More than 600 old beer bottles dating to the 1800s were found underneath a cellar staircase.
Archaeological Services WYAS first discovered them in February within the remains of what was once the Scarborough Castle Inn in Leeds, England, and promptly sent the bottles away to be analyzed.
Researchers first thought they may have contained ginger beer.
However, according to a Facebook post from Archaeological Services WYAS, the bottles actually contained alcohol — and high concentrations of lead.
The organiztion said the bottles contained beer with a pH of 5.07 and an alcohol content of 3 percent ABV. However, the liquid contained 0.13mg/l of lead, far above the WHO-recommended safe level in water of around 0.01mg/l.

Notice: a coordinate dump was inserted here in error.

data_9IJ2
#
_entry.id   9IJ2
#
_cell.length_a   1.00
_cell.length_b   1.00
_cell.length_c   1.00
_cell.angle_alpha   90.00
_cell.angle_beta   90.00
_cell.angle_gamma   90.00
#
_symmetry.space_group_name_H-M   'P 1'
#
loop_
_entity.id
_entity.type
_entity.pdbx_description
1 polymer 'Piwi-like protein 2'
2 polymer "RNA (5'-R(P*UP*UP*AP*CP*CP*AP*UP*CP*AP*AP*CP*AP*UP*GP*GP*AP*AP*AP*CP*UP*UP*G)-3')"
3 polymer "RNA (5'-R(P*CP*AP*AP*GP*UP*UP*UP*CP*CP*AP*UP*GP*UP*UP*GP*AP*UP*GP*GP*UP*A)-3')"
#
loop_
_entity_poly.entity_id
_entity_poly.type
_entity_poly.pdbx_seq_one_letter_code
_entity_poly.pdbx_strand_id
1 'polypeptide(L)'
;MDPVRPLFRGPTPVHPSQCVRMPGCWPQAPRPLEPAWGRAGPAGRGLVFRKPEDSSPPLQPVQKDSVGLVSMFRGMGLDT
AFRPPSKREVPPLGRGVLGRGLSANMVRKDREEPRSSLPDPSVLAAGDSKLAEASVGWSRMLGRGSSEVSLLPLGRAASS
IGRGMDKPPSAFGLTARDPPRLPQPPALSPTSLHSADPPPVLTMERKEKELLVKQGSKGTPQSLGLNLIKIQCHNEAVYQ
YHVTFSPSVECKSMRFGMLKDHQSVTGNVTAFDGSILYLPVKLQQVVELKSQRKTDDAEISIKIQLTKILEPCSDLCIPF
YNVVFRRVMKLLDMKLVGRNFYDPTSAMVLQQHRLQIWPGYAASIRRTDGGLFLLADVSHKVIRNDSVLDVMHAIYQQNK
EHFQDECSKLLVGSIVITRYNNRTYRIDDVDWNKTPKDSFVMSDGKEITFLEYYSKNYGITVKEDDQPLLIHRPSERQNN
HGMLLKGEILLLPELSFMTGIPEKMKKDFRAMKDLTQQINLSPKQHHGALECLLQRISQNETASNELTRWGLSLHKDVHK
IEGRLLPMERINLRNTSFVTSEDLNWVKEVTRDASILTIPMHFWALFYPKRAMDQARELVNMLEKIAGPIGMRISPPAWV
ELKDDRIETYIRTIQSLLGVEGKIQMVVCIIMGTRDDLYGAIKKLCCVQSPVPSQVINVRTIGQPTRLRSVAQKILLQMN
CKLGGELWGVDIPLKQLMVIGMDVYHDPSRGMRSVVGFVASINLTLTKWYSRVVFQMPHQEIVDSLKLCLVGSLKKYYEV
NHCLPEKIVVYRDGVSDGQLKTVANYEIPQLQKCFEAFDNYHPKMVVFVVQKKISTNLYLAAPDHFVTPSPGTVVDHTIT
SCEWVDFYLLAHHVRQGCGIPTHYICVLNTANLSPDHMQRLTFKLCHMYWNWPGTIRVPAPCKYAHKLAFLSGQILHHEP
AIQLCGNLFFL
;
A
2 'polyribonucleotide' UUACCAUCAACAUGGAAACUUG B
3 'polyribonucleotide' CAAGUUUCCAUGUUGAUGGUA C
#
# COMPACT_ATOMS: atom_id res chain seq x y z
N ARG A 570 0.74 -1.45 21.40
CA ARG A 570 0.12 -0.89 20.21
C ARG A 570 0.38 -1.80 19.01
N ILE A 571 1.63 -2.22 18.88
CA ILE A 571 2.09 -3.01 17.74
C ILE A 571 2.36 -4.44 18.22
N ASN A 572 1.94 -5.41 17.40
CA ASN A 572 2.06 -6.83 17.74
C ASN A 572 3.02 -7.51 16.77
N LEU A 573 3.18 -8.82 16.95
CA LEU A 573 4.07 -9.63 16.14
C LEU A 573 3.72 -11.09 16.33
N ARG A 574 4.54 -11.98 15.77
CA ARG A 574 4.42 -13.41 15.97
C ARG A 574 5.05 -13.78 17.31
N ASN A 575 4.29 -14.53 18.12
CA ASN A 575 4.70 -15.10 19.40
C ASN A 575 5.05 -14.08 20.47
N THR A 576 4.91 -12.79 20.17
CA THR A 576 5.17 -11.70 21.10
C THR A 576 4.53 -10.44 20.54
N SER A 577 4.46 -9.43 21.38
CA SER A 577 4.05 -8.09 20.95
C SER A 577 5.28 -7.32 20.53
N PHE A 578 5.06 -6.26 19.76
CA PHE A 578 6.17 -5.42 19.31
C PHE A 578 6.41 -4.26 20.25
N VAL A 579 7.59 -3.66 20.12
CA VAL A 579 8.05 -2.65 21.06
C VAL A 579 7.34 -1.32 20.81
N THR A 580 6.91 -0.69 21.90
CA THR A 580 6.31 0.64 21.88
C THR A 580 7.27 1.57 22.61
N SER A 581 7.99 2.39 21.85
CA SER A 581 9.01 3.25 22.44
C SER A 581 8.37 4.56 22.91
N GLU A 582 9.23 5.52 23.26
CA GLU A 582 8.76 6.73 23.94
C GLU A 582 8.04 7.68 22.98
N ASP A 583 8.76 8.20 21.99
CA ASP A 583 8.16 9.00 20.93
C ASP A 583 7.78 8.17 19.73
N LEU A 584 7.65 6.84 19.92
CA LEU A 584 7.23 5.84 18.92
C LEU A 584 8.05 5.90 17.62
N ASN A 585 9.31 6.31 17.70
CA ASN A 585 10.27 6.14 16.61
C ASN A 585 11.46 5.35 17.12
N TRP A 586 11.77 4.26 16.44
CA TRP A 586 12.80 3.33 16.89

Researchers analyzed hundreds of old beer bottles discovered in the United Kingdom.
(Image courtesy of Archaeological Services WYAS.)
The high metal count is believed to be from the lead pipes in use at the time, and researchers advised against drinking the beer.
Senior project manager at Archaeological Services WYAS, David Williams, told Drinks Business that scientists believed the bottles dated to the later 19th century, “perhaps the 1880s.”
The developer reportedly plans to keep the bottles and feature them within the new development of the former Tetley’s Brewery.
“This excavation is giving us a great opportunity to uncover a part of Georgian and Victorian Leeds. The results so far are giving a real insight to the daily lives of the former residents of Leeds during this period,” Williams said.